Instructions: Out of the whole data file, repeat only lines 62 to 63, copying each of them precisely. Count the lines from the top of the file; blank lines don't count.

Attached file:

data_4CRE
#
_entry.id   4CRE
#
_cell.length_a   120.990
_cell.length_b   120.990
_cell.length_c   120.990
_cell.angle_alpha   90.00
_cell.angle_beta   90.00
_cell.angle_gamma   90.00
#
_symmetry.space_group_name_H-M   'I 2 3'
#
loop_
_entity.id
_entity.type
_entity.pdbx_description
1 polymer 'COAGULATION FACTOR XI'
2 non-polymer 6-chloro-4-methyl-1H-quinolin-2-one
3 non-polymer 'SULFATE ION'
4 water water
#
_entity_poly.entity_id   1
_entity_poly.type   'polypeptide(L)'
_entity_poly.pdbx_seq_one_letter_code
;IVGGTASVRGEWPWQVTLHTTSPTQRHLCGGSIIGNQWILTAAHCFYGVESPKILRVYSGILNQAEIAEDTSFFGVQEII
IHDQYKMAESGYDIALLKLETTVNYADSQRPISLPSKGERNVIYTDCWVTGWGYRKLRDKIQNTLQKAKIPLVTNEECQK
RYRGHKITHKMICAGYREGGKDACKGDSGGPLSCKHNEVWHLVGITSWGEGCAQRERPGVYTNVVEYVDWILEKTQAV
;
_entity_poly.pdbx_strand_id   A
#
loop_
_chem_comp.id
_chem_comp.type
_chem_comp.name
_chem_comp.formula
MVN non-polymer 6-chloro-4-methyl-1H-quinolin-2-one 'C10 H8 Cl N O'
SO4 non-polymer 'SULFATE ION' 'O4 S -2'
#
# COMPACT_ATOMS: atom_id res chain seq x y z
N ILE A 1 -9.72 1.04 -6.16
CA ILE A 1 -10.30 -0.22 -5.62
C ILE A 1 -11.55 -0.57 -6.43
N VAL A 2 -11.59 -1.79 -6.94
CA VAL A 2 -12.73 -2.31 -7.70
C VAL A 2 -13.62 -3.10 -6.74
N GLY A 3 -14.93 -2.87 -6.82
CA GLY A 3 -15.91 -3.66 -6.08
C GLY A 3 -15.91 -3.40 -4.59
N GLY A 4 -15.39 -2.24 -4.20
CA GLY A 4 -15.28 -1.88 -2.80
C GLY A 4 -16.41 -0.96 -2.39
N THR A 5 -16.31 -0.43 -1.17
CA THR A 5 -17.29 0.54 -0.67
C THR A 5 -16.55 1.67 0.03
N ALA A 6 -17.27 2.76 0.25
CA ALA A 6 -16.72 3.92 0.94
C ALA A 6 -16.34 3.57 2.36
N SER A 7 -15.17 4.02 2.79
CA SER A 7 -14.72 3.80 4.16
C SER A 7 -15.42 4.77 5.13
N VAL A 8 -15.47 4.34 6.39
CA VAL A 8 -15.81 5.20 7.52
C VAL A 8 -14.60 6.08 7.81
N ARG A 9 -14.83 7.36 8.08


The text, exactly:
N VAL A 8 -15.47 4.34 6.39
CA VAL A 8 -15.81 5.20 7.52